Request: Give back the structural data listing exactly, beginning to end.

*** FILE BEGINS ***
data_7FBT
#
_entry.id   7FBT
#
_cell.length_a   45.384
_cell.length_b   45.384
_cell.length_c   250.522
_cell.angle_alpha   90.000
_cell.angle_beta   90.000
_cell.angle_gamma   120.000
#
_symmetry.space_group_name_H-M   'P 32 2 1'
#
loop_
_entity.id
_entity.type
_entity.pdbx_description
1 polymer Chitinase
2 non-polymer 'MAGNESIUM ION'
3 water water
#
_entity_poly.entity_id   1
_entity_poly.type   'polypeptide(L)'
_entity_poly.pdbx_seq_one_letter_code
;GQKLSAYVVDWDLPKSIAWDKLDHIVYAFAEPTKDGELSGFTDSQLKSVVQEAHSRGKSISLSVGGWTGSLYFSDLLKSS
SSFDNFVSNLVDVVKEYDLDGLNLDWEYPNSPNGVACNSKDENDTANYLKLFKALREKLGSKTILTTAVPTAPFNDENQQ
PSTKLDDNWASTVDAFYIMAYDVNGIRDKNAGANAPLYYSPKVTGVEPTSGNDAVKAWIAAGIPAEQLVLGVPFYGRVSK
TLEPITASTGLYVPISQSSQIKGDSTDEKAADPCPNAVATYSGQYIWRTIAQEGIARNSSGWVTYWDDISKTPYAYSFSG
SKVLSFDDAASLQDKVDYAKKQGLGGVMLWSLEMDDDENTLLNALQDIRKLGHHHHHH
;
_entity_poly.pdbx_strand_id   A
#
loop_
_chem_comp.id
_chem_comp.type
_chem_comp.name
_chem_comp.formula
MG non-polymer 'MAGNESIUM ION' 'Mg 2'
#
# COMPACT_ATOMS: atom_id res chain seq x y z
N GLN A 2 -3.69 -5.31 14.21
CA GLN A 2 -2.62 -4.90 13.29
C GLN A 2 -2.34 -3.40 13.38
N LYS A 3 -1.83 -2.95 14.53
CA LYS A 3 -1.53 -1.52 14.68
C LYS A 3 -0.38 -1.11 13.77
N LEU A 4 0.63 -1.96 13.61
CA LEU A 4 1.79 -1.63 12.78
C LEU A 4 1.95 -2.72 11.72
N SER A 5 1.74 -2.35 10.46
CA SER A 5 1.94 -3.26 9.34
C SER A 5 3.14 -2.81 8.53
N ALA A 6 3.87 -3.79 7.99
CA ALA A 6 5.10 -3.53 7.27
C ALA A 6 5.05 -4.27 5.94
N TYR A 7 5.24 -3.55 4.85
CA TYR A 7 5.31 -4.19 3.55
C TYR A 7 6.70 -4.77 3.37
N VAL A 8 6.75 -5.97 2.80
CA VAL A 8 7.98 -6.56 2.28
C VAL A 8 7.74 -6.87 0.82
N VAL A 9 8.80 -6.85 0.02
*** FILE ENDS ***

data_7FBT
#
_entry.id   7FBT
#
_cell.length_a   45.384
_cell.length_b   45.384
_cell.length_c   250.522
_cell.angle_alpha   90.000
_cell.angle_beta   90.000
_cell.angle_gamma   120.000
#
_symmetry.space_group_name_H-M   'P 32 2 1'
#
loop_
_entity.id
_entity.type
_entity.pdbx_description
1 polymer Chitinase
2 non-polymer 'MAGNESIUM ION'
3 water water
#
_entity_poly.entity_id   1
_entity_poly.type   'polypeptide(L)'
_entity_poly.pdbx_seq_one_letter_code
;GQKLSAYVVDWDLPKSIAWDKLDHIVYAFAEPTKDGELSGFTDSQLKSVVQEAHSRGKSISLSVGGWTGSLYFSDLLKSS
SSFDNFVSNLVDVVKEYDLDGLNLDWEYPNSPNGVACNSKDENDTANYLKLFKALREKLGSKTILTTAVPTAPFNDENQQ
PSTKLDDNWASTVDAFYIMAYDVNGIRDKNAGANAPLYYSPKVTGVEPTSGNDAVKAWIAAGIPAEQLVLGVPFYGRVSK
TLEPITASTGLYVPISQSSQIKGDSTDEKAADPCPNAVATYSGQYIWRTIAQEGIARNSSGWVTYWDDISKTPYAYSFSG
SKVLSFDDAASLQDKVDYAKKQGLGGVMLWSLEMDDDENTLLNALQDIRKLGHHHHHH
;
_entity_poly.pdbx_strand_id   A
#
loop_
_chem_comp.id
_chem_comp.type
_chem_comp.name
_chem_comp.formula
MG non-polymer 'MAGNESIUM ION' 'Mg 2'
#
# COMPACT_ATOMS: atom_id res chain seq x y z
N GLN A 2 -3.69 -5.31 14.21
CA GLN A 2 -2.62 -4.90 13.29
C GLN A 2 -2.34 -3.40 13.38
N LYS A 3 -1.83 -2.95 14.53
CA LYS A 3 -1.53 -1.52 14.68
C LYS A 3 -0.38 -1.11 13.77
N LEU A 4 0.63 -1.96 13.61
CA LEU A 4 1.79 -1.63 12.78
C LEU A 4 1.95 -2.72 11.72
N SER A 5 1.74 -2.35 10.46
CA SER A 5 1.94 -3.26 9.34
C SER A 5 3.14 -2.81 8.53
N ALA A 6 3.87 -3.79 7.99
CA ALA A 6 5.10 -3.53 7.27
C ALA A 6 5.05 -4.27 5.94
N TYR A 7 5.24 -3.55 4.85
CA TYR A 7 5.31 -4.19 3.55
C TYR A 7 6.70 -4.77 3.37
N VAL A 8 6.75 -5.97 2.80
CA VAL A 8 7.98 -6.56 2.28
C VAL A 8 7.74 -6.87 0.82
N VAL A 9 8.80 -6.85 0.02